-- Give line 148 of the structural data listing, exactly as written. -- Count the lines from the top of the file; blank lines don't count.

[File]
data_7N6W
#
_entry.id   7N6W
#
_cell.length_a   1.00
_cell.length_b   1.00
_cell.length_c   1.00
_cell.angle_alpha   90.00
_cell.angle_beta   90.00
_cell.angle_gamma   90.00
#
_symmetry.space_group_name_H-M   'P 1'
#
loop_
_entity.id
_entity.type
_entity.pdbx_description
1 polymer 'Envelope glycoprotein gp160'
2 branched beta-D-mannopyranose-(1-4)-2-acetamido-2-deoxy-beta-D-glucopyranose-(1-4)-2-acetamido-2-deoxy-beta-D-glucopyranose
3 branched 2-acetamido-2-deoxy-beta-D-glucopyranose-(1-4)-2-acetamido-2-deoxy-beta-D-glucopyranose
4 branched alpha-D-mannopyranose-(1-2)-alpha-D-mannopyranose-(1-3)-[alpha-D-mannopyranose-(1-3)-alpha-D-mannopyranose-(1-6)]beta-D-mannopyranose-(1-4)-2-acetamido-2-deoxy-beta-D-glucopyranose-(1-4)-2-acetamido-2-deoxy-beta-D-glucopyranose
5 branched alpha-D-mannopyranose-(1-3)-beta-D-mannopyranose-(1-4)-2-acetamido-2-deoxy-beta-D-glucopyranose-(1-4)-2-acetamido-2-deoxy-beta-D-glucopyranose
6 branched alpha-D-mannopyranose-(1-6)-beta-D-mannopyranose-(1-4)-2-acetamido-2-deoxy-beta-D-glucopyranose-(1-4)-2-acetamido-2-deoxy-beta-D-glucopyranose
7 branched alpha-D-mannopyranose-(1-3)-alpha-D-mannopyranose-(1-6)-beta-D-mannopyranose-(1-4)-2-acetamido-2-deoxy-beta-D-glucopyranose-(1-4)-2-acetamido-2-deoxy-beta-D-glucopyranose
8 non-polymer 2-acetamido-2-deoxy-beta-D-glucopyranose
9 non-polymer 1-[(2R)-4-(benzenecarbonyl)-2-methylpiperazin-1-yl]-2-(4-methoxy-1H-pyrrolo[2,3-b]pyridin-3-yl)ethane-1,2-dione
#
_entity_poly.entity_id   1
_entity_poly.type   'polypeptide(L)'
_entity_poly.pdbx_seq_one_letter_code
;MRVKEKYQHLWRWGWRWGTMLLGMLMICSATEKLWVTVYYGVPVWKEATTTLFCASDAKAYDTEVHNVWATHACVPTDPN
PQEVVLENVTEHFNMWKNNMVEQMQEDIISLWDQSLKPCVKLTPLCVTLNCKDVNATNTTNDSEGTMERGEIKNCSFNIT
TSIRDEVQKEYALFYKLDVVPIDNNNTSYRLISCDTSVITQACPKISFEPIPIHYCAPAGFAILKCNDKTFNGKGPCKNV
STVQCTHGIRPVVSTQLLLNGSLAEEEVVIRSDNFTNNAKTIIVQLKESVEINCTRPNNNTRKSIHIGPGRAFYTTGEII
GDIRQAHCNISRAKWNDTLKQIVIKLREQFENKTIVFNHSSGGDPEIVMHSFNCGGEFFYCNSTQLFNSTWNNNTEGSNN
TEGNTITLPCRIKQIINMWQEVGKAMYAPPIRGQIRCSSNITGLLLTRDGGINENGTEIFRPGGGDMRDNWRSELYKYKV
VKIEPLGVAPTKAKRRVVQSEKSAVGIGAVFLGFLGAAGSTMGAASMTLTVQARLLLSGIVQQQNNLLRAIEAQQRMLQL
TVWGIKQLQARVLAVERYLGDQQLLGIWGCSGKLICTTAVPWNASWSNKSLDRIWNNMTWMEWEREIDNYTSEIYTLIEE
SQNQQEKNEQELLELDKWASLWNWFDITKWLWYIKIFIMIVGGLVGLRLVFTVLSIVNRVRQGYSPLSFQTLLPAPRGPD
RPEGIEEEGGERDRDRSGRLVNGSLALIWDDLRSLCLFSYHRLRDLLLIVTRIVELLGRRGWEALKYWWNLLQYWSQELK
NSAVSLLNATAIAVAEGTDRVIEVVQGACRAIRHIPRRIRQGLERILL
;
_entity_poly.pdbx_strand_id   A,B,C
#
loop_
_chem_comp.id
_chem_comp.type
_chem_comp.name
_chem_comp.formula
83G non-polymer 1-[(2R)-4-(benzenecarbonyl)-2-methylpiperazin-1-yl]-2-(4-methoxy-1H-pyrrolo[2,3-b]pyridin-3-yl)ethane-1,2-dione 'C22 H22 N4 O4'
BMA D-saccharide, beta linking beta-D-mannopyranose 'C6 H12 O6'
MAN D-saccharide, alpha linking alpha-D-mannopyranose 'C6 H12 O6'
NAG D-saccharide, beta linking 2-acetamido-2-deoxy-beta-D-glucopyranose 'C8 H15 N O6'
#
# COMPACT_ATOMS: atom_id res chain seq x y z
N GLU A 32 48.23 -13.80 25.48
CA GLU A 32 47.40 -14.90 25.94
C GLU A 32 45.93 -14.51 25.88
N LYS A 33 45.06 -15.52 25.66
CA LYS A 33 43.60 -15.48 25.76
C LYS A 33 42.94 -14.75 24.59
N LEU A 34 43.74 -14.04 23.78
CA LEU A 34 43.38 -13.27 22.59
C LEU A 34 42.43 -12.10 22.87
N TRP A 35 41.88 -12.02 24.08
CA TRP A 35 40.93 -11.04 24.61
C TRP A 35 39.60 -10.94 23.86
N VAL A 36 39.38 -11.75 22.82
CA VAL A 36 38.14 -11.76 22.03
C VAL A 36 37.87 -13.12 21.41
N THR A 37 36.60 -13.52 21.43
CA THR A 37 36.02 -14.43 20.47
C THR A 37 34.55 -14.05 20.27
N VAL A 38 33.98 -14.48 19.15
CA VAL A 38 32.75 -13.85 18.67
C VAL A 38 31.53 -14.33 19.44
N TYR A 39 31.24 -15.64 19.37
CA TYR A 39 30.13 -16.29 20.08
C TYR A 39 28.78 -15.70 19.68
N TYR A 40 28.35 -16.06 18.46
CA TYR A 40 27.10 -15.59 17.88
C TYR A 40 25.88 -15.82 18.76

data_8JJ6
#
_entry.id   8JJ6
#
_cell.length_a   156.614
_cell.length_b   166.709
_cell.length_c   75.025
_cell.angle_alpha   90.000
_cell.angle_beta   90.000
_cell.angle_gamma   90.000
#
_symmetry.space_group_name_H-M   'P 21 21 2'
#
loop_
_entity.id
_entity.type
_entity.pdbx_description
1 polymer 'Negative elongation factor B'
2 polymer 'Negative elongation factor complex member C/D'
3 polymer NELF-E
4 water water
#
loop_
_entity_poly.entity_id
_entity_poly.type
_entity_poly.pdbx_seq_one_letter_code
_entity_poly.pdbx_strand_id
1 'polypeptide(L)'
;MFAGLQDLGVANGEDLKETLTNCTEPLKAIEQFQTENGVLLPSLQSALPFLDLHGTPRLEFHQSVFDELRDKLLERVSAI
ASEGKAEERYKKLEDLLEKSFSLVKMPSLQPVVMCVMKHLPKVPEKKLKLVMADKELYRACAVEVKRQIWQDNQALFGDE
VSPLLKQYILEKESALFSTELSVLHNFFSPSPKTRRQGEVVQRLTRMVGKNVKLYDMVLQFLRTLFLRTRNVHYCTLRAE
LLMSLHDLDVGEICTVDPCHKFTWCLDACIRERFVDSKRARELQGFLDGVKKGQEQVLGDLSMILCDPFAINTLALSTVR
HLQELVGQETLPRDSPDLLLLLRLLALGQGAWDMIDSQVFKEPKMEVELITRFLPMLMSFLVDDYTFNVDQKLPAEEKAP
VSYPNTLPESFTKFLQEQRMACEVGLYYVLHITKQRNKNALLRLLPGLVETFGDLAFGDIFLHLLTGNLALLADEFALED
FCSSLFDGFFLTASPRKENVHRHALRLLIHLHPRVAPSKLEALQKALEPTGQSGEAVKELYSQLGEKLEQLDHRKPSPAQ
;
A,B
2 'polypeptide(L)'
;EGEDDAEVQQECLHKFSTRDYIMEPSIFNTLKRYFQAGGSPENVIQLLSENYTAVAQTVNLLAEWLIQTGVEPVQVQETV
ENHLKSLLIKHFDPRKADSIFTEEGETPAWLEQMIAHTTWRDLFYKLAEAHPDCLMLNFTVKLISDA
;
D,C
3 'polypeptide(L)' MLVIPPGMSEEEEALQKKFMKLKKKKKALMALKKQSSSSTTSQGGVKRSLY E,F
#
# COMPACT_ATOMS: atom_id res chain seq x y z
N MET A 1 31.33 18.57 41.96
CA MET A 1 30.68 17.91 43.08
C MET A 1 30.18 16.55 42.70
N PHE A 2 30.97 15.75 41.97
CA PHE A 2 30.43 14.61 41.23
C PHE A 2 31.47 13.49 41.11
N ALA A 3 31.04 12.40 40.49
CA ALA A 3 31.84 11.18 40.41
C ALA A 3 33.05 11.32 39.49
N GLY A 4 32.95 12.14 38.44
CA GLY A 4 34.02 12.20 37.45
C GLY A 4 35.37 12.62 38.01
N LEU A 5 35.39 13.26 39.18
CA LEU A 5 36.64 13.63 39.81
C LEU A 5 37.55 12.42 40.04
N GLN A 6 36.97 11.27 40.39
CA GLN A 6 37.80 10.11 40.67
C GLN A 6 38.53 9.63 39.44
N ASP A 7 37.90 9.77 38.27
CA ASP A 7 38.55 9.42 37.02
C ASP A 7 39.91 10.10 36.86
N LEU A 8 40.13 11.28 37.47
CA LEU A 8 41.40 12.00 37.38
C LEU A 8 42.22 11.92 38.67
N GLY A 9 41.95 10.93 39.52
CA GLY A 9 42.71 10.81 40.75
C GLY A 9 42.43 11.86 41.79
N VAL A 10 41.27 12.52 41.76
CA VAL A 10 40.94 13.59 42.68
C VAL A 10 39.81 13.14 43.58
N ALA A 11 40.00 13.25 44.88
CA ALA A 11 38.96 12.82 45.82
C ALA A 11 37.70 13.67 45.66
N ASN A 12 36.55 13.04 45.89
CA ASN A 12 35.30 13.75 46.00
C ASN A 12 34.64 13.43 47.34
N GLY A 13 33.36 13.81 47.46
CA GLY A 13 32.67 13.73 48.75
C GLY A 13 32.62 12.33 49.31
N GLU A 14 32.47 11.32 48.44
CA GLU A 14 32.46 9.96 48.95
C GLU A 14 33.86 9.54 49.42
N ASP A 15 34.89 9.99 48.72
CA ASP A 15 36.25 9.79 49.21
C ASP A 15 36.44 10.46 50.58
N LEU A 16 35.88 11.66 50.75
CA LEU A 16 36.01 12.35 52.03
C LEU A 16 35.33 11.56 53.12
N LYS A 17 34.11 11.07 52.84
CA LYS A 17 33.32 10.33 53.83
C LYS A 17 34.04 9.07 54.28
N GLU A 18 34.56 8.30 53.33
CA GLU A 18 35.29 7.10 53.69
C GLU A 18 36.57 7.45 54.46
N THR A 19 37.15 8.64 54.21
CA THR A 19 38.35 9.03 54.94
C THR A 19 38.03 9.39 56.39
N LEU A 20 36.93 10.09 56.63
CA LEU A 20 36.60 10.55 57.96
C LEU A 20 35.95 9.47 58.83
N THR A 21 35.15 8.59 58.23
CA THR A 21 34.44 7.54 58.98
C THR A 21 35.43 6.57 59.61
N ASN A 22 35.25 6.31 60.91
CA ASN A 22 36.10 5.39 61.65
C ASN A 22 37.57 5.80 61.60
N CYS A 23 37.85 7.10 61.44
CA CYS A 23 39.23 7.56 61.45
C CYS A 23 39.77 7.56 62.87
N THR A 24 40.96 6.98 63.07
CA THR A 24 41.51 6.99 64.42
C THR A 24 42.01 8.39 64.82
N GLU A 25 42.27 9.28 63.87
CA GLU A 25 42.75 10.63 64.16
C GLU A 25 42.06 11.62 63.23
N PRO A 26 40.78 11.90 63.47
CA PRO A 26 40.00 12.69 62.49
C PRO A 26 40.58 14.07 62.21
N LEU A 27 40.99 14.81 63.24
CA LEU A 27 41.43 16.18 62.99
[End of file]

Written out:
C ASP A 7 39.91 10.10 36.86